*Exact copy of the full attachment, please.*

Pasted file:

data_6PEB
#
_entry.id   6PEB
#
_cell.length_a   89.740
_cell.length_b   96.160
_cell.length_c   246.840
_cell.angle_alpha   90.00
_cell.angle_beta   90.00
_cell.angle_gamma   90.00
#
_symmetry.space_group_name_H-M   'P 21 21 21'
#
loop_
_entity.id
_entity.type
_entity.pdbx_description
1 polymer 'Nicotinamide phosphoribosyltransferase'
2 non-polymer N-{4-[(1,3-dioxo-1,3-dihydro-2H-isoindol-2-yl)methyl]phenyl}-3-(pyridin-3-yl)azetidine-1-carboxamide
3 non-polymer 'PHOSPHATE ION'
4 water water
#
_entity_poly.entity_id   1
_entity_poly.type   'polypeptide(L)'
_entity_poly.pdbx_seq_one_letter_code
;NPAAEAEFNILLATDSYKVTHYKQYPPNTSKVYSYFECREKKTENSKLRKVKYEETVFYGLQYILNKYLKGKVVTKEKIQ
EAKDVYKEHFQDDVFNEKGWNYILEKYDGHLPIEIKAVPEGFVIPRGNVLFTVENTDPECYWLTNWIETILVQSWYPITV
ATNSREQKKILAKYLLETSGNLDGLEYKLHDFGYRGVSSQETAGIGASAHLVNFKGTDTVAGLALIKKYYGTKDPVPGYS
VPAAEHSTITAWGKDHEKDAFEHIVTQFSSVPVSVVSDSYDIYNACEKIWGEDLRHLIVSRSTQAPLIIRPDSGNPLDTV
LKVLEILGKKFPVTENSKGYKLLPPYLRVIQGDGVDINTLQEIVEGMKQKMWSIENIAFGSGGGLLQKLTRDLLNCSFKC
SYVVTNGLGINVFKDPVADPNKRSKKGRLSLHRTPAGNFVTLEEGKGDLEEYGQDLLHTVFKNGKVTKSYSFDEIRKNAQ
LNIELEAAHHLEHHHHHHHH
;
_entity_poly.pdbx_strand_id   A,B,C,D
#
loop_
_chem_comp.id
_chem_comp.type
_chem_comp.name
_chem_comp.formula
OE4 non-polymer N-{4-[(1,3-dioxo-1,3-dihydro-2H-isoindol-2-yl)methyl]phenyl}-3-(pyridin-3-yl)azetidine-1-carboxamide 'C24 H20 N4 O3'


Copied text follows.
data_6PEB
#
_entry.id   6PEB
#
_cell.length_a   89.740
_cell.length_b   96.160
_cell.length_c   246.840
_cell.angle_alpha   90.00
_cell.angle_beta   90.00
_cell.angle_gamma   90.00
#
_symmetry.space_group_name_H-M   'P 21 21 21'
#
loop_
_entity.id
_entity.type
_entity.pdbx_description
1 polymer 'Nicotinamide phosphoribosyltransferase'
2 non-polymer N-{4-[(1,3-dioxo-1,3-dihydro-2H-isoindol-2-yl)methyl]phenyl}-3-(pyridin-3-yl)azetidine-1-carboxamide
3 non-polymer 'PHOSPHATE ION'
4 water water
#
_entity_poly.entity_id   1
_entity_poly.type   'polypeptide(L)'
_entity_poly.pdbx_seq_one_letter_code
;NPAAEAEFNILLATDSYKVTHYKQYPPNTSKVYSYFECREKKTENSKLRKVKYEETVFYGLQYILNKYLKGKVVTKEKIQ
EAKDVYKEHFQDDVFNEKGWNYILEKYDGHLPIEIKAVPEGFVIPRGNVLFTVENTDPECYWLTNWIETILVQSWYPITV
ATNSREQKKILAKYLLETSGNLDGLEYKLHDFGYRGVSSQETAGIGASAHLVNFKGTDTVAGLALIKKYYGTKDPVPGYS
VPAAEHSTITAWGKDHEKDAFEHIVTQFSSVPVSVVSDSYDIYNACEKIWGEDLRHLIVSRSTQAPLIIRPDSGNPLDTV
LKVLEILGKKFPVTENSKGYKLLPPYLRVIQGDGVDINTLQEIVEGMKQKMWSIENIAFGSGGGLLQKLTRDLLNCSFKC
SYVVTNGLGINVFKDPVADPNKRSKKGRLSLHRTPAGNFVTLEEGKGDLEEYGQDLLHTVFKNGKVTKSYSFDEIRKNAQ
LNIELEAAHHLEHHHHHHHH
;
_entity_poly.pdbx_strand_id   A,B,C,D
#
loop_
_chem_comp.id
_chem_comp.type
_chem_comp.name
_chem_comp.formula
OE4 non-polymer N-{4-[(1,3-dioxo-1,3-dihydro-2H-isoindol-2-yl)methyl]phenyl}-3-(pyridin-3-yl)azetidine-1-carboxamide 'C24 H20 N4 O3'